Most dragons don’t believe people exist. But there are a few who do, and they gaze strongly at us.
What do they see?
Tradition depicts dragons in caves keeping close watch over beautiful maidens or mounds of gold. Legend suggests that dragons have no use for either. But this is not true.
Dragons use treasure to attract people. The cave in which real dragons dwell is the human skull. And the treasure they hoard is indeed beautiful maidens and heaped gold—because those are the two treasures that inspire the strongest fantasies in homo sapiens, from deep in the reptile root of our brain: desire and power. Do we ever tell ourselves stories about anything else?
As you might expect from the millennia they’ve been hoarding those treasures most useful to us—and watching us strive for them with all our hominid strength and cunning—the dragons who see us know a lot about human nature: especially the sensuous intensity of human desire.
And what do they see?
Our span so brief, our self-awareness so keen, we inspire in dragons feelings both tragic and reverent, the two essential ingredients for the sublime. Dragons are fascinated at an extraordinary depth by the poetry of human life.
In 1905, Lord Dunsany published The Book of Wonder, a collection that includes “Miss Cubbidge and the Dragon of Romance.” It tells of a dragon that steals away a maiden and keeps her as a treasure. The treasure, in fact, is the story itself—a lyrical allegory for the timeless wonder of fantasy, the creative enterprise of the sublime, which our factory-world calls escapism:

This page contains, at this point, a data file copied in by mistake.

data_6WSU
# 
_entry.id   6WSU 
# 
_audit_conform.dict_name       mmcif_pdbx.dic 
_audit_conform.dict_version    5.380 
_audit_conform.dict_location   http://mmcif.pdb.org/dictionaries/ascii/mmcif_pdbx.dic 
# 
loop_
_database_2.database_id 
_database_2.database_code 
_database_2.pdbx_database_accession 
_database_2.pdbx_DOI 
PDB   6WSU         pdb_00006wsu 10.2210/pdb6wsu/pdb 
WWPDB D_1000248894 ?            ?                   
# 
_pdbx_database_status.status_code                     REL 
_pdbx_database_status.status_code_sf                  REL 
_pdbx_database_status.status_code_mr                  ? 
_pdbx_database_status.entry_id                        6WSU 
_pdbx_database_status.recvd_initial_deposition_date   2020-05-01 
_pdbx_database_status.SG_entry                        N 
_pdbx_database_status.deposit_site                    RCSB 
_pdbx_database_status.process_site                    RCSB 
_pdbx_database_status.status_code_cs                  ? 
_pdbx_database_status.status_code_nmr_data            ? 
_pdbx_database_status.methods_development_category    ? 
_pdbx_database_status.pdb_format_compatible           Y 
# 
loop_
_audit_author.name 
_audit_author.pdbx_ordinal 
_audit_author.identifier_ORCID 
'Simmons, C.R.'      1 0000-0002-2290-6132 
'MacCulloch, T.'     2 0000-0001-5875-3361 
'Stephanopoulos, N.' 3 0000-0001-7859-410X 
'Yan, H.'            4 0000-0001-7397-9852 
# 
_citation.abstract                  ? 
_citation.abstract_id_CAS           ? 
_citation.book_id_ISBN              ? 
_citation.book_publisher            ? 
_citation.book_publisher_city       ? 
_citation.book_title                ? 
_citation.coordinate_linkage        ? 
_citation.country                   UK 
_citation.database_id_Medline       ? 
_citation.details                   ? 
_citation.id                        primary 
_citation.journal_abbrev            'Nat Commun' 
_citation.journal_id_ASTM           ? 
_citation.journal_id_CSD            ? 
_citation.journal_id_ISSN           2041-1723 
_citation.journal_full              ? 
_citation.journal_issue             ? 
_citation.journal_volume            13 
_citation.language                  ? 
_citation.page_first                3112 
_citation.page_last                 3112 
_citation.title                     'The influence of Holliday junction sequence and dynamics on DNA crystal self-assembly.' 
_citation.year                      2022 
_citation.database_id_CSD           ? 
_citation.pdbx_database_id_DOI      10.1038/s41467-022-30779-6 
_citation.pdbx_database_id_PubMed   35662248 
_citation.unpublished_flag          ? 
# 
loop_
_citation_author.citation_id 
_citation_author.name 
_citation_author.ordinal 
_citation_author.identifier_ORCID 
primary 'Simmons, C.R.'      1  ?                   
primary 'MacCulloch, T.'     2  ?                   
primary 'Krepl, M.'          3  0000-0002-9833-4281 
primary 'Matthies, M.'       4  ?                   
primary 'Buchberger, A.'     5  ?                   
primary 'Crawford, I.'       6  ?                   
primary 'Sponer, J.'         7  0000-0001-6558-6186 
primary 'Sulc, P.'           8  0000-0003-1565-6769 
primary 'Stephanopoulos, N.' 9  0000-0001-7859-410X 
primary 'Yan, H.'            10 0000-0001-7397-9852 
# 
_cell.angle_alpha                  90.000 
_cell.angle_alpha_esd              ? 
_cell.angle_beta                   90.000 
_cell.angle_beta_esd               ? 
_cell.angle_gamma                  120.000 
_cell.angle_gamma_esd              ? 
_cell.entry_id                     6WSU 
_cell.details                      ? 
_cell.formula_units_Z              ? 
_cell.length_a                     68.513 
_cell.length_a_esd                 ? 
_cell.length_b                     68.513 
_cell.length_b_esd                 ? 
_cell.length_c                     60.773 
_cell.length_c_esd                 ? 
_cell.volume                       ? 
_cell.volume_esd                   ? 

Out of the balcony of her father's house in Prince of Wales' Square, the painted dark-green balcony that grew blacker every year, the dragon lifted Miss Cubbidge and spread his rattling wings, and
fell away like an old fashion. And England fell
away, and the smoke of its factories, and the round material world that goes
humming round the sun vexed and pursued by time, until there appeared the
eternal and ancient lands of Romance lying low by mystical seas. [ … ] The tide
roamed on and whispered of mastery and of myth, while near that captive lady,
asleep in his marble tank the golden dragon dreamed: and a little way out from
the coast all that the dragon dreamed showed faintly in the mist that lay over
the sea. He never dreamed of any rescuing knight. So long as he dreamed, it was
twilight; but when he came up nimbly out of his tank night fell and starlight
glistened on the dripping, golden scales. There he and his captive either
defeated Time or never encountered him at all. London
I like how Lord D identifies the lands of Romance as both eternal and ancient: synonyms for the two necessary components of the sublime: Ancient expresses the long-gone, the tragic—and eternity is timeless, transcendent, worthy of reverence.
And what do you make of Dunsany’s observation that the mystical sea whispers of mastery and myth? There is kinship between those two, isn’t there? To err is human, and so mastery is an ideal for us, a myth. Striving for mastery is a large part of our legend among dragons.
When they come to Earth out of imaginary time questing for us, most of the time they don’t actually believe they’re going to find us. Their search is just a lark. Even those few dragons that know we exist have rarely observed an individual human life. We’re too fleeting. The exceptional dragons with the curiosity and ingenuity to notice us try not to blink. Some hoard treasure to attract us and get a fix on our speed-blur lives.
And what do they see?
Turns out, it’s not so much what dragons see as what they’re looking for. They are creatures of the far beyond. They come from ranges remote to human experience. And when they show up here, where we notice them, they are looking for us.